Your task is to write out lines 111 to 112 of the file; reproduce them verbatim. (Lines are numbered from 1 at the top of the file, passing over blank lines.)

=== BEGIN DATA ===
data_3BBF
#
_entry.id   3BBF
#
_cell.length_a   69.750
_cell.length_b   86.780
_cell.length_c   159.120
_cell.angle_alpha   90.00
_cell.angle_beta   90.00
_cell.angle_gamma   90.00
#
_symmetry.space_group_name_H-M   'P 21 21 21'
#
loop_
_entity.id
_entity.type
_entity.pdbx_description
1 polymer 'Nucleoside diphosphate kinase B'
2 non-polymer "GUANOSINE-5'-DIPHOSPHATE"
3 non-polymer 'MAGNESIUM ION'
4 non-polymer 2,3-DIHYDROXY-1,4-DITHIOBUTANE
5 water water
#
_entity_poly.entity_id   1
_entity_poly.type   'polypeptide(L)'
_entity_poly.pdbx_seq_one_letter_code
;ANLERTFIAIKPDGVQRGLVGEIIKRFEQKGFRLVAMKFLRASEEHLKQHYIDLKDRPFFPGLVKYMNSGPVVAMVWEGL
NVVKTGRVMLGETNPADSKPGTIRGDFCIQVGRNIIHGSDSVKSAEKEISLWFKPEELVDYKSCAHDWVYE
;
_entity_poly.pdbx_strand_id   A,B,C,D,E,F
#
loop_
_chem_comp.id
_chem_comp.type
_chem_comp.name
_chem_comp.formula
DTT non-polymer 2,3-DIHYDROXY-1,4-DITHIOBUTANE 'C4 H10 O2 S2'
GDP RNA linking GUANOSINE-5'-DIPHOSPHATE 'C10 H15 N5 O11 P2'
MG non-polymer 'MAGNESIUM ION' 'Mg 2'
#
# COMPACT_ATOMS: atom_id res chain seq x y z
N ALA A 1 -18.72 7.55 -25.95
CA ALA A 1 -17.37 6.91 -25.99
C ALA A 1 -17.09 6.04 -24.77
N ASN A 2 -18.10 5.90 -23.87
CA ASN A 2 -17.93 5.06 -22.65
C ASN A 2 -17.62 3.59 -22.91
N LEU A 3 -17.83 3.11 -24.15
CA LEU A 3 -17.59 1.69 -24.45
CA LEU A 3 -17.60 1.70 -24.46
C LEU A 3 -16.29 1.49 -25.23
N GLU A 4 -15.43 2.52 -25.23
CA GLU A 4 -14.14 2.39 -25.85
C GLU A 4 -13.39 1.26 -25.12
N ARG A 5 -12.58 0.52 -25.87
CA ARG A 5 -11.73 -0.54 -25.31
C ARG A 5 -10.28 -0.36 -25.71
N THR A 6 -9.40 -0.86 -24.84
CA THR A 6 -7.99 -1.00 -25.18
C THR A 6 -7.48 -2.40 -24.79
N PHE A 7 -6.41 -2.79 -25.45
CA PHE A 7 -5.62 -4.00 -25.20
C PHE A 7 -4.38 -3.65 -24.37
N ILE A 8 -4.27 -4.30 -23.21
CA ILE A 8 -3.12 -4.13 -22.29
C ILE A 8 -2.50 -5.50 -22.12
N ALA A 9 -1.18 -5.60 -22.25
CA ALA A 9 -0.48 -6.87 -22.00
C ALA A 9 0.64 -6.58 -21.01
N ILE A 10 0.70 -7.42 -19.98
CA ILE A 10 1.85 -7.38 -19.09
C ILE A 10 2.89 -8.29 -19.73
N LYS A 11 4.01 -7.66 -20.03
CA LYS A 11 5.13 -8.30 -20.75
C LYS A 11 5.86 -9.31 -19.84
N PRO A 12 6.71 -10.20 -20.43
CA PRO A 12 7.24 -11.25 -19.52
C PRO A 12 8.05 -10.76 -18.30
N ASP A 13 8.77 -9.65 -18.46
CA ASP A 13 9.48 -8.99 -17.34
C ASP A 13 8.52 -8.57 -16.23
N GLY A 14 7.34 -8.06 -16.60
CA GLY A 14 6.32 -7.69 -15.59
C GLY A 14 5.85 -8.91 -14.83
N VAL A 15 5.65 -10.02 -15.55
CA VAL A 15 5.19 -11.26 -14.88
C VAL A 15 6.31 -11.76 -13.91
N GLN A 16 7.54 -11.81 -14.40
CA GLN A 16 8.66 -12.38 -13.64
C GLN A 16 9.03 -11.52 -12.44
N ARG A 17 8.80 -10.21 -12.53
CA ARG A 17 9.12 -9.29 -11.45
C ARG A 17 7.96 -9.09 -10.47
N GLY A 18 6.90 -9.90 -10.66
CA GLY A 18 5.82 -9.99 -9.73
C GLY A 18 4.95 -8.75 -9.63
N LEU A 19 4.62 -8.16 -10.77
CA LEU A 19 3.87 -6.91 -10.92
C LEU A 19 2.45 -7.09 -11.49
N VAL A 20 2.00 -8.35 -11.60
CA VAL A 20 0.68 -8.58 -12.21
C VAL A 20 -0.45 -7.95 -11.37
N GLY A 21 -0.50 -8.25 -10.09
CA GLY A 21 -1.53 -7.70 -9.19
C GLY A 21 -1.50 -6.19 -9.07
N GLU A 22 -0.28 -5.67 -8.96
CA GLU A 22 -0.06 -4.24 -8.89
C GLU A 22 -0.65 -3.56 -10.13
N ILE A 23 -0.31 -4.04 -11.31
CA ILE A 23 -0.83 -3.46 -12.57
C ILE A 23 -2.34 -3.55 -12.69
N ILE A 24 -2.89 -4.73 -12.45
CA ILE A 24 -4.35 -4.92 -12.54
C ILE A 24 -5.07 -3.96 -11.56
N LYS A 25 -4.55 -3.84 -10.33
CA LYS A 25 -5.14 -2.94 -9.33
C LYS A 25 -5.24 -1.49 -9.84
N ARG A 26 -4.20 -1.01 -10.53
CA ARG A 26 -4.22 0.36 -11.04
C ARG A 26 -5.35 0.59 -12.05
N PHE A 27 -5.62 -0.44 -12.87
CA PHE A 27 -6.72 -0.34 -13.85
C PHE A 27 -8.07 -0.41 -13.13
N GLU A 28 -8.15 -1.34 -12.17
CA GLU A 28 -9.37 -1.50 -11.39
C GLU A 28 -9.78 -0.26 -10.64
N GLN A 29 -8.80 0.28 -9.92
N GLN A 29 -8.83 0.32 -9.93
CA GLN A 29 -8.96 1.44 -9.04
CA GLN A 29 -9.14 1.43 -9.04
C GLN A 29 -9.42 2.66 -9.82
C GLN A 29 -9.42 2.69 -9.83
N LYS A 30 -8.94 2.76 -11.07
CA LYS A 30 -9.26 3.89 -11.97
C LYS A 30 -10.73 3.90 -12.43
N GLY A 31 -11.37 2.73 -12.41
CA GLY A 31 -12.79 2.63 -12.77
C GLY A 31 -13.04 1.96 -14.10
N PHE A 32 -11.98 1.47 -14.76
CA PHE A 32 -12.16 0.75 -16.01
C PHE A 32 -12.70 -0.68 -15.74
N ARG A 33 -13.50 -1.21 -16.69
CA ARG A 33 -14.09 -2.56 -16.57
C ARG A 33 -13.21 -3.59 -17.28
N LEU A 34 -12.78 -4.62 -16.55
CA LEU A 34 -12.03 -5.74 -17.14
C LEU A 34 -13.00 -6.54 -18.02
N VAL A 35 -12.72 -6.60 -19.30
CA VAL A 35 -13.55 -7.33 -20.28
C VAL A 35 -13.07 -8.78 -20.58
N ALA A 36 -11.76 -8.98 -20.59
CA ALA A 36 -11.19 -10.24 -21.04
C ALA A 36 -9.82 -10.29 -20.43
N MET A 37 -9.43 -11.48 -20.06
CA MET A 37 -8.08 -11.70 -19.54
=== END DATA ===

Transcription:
C ILE A 23 -2.34 -3.55 -12.69
N ILE A 24 -2.89 -4.73 -12.45